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Fight etiquette, player safety among hot topics as GMs meet

Fight etiquette, player safety among hot topics as GMs meet

MANALAPAN, Fla. — The NHL GM meetings moved into their second day Tuesday, and discussions deepened around key agenda topics with potential to impact rule changes down the road.

Managers spent Monday morning in breakout sessions dialoguing about fights after clean hits, the implications of expanded video review on coaches’ challenges and increasing protective equipment on players. The entire GM contingency met together Tuesday to share in more dialogue that, while productive, still has further to go.

“I don’t know that we left with any real consensus on things,” said Winnipeg Jets GM Kevin Cheveldayoff, speaking after the day’s sessions ended at Eau Palm Beach resort. “I think a lot of the managers are in favor of wanting to make sure you get things right with video review and stuff like that, but I think we have to be very, very conscious about the unintended consequences of those kinds of things. There’s going to be some deeper dives into a lot of the points that we discussed. Hockey operations gauges the temperature of that and if there’s good appetite [to talk more], then they continue to work on it. And I think that’s where we left it.”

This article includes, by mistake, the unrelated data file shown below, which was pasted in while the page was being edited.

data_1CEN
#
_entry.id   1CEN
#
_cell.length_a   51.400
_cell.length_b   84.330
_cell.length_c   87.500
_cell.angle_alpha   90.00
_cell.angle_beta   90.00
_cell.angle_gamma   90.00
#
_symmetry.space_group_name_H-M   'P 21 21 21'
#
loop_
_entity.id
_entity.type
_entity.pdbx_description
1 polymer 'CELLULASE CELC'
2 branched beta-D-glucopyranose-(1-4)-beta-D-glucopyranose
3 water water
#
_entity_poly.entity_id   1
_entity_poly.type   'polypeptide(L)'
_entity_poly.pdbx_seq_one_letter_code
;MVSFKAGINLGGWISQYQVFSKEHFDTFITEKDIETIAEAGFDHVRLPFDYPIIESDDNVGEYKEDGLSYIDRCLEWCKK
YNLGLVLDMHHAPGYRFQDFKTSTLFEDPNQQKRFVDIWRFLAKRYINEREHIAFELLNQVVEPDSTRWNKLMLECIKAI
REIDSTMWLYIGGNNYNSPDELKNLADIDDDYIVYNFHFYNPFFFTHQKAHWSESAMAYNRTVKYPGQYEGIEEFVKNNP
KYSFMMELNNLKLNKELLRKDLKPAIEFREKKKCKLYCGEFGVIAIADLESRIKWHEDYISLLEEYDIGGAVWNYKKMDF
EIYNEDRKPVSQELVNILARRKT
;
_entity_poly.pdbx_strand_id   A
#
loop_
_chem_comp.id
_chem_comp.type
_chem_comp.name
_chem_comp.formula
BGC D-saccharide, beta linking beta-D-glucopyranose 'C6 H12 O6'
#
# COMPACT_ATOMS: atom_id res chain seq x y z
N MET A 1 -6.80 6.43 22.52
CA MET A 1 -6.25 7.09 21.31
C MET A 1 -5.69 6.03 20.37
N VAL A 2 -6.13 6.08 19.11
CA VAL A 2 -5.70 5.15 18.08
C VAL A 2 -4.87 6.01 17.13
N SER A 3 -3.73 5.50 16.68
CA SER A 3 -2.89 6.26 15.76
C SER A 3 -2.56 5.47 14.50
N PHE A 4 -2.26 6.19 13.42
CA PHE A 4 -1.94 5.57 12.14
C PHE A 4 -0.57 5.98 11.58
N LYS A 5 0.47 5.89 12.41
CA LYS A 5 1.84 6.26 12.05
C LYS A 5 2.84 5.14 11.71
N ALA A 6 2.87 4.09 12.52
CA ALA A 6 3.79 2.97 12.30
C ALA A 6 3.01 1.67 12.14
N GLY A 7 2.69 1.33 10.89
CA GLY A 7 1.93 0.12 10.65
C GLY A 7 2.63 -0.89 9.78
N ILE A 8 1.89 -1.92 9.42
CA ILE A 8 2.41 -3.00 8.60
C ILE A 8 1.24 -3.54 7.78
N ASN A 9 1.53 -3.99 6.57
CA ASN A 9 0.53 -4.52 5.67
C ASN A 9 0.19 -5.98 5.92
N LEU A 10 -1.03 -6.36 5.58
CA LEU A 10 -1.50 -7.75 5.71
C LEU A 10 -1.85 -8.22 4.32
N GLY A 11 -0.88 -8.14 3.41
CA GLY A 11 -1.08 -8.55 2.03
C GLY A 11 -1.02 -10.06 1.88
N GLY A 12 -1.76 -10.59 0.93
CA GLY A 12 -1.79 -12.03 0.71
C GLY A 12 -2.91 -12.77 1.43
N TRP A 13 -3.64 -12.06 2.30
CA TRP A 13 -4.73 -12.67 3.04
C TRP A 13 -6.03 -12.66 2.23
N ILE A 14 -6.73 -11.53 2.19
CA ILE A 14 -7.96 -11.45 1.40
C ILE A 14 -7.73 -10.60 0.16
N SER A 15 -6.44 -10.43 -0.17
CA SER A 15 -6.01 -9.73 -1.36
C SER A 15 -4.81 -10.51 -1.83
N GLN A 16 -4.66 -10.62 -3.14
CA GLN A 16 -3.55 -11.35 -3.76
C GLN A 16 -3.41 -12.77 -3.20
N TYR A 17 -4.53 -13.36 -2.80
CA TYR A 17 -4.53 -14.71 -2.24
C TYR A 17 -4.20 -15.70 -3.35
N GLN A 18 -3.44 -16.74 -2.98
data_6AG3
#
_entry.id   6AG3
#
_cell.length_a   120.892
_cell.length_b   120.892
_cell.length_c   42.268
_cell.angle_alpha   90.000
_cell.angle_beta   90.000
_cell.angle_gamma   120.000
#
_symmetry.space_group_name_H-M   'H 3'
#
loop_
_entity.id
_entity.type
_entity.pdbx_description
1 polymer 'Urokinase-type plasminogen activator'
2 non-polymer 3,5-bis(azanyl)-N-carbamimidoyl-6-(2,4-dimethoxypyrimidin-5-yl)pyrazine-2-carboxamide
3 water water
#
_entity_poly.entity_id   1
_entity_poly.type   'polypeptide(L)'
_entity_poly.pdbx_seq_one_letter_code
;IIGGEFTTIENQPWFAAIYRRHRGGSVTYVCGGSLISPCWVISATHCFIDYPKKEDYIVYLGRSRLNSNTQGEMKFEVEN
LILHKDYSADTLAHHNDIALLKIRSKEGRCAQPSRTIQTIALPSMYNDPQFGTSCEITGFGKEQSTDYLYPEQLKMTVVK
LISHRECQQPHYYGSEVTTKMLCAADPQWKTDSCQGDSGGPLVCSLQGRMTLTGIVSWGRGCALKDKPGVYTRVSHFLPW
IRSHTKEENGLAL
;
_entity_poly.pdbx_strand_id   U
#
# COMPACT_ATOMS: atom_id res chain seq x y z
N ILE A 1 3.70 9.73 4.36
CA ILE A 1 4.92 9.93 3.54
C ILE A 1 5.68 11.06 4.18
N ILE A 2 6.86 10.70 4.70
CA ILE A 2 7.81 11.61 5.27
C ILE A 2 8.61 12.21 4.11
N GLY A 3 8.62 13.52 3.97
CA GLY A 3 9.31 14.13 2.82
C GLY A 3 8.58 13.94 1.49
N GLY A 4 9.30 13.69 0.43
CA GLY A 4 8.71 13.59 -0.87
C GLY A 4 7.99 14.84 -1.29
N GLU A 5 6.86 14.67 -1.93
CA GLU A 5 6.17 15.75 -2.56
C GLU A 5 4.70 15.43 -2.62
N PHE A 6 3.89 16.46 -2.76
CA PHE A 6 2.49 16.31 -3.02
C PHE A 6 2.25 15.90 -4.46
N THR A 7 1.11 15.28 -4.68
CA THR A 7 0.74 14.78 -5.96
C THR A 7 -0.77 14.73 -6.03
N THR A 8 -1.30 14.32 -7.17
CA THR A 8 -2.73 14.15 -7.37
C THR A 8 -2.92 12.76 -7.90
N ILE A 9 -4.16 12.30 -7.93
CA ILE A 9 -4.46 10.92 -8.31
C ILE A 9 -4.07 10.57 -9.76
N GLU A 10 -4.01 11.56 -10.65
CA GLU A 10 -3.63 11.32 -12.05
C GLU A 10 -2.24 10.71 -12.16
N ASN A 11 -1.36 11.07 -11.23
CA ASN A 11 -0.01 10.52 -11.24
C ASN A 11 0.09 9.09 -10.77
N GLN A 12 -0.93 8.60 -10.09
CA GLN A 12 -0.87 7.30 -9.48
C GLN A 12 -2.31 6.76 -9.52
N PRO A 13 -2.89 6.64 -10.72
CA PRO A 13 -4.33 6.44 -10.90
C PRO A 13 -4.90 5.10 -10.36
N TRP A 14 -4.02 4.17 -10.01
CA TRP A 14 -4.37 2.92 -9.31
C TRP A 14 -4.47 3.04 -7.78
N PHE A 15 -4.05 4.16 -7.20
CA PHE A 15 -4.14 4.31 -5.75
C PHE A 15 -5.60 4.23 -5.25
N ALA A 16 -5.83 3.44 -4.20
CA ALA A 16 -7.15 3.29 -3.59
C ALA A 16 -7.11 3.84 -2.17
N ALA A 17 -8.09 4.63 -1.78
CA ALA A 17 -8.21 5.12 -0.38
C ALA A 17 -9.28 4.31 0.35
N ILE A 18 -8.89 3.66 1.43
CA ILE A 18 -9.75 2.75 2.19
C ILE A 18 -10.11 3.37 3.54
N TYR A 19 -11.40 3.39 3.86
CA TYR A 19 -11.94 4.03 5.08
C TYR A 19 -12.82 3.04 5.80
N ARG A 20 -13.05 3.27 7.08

One touchpoint that drew attention before the meetings was how to best police retaliatory fights after clean hits. New York Rangers captain Jacob Trouba is just one example of a player who has delivered proper — if painful — strikes on the ice and then been forced into defending himself from the target’s teammate in an ensuing scrum.

Although it’s often hits against star players that draw the most ire from fans and coverage by the media, the GMs’ expanded conversation this week went beyond how to protect everyone on the ice, not just top-tier skaters. The other implication with fights and hits in general is how they’re interpreted in a broader sense, something GMs and players alike are sensitive to.

“It’s a real tough one to discuss,” said Toronto Maple Leafs GM Kyle Dubas. “Because, if there’s a clean hit against anyone on your team and your team doesn’t do anything about it, you get heavily criticized for it. If you do do something about it, you take a penalty, and you get criticized for that. I think people use your reaction to clean hits to judge whether your team is tough or not. And that’s the hard part is we can talk about the rules and everything, but there’s also the noise that comes after because people are looking for indicators of what your team is about.”

And it’s not as if GMs were…

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